In the October 2009 issue of the Archives, Johnson and colleagues1 describe a longitudinal study of the transition from healthy aging to Alzheimer disease. When comparing various cognitive domains between stable participants and participants with dementia, they found that visuospatial abilities demonstrated an inflection point 3 years before clinical diagnosis of dementia.1 These findings are potentially profound because visuospatial decline occurred 1 year prior to global cognitive declines and 2 years before declines in verbal and working memory functions.1 This suggests that the current widespread use of episodic memory screening as a clinical method of detecting cognitive decline may, in fact, be inadequate. These findings also have implications when considering fall risk among older adults. Currently, falls are a major health care concern, as 30% of community-dwelling adults older than 65 years experience 1 or more falls each year.2 Additionally, mild cognitive impairment, having dementia, or having a Mini-Mental State Examination score of 24 or less further increases the risk of falling.3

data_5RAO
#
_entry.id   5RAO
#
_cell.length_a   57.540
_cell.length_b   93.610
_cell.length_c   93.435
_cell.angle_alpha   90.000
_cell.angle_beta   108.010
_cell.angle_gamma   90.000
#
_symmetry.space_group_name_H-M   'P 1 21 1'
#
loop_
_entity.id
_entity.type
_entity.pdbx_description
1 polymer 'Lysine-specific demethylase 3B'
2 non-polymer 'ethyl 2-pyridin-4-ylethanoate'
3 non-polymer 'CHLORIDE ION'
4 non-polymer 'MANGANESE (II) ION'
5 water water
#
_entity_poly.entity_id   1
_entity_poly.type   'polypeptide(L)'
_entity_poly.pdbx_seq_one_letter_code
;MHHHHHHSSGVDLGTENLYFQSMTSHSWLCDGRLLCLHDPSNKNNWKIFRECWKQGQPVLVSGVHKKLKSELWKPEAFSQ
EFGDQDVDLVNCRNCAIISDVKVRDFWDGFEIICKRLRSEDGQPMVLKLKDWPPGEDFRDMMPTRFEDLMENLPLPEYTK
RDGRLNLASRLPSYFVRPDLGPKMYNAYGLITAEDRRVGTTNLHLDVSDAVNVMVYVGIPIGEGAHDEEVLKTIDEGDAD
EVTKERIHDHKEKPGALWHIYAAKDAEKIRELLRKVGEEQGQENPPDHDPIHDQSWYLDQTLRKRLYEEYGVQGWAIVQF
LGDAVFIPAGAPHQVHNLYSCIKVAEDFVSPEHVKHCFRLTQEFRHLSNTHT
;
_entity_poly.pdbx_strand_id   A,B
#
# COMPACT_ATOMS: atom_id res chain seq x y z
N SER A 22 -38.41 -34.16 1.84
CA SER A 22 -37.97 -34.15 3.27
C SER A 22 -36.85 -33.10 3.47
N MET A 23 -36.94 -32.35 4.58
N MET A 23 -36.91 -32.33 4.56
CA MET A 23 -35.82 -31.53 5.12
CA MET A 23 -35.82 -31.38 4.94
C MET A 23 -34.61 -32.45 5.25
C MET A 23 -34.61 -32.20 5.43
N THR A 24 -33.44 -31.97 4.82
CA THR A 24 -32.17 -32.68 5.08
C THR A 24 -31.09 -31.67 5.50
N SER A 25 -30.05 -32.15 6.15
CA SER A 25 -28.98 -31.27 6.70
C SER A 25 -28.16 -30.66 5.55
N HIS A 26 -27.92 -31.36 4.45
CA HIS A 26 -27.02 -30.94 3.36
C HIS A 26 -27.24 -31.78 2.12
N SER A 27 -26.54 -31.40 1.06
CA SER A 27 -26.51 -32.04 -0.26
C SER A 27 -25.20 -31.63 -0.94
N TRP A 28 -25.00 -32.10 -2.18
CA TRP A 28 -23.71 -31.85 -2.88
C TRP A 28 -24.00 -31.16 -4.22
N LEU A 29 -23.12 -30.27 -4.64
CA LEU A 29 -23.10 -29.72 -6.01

Naslund J. Visuospatial Ability in Relation to Fall Risk and Dementia. Arch Neurol. 2010;67(5):643–644. doi:10.1001/archneurol.2010.71
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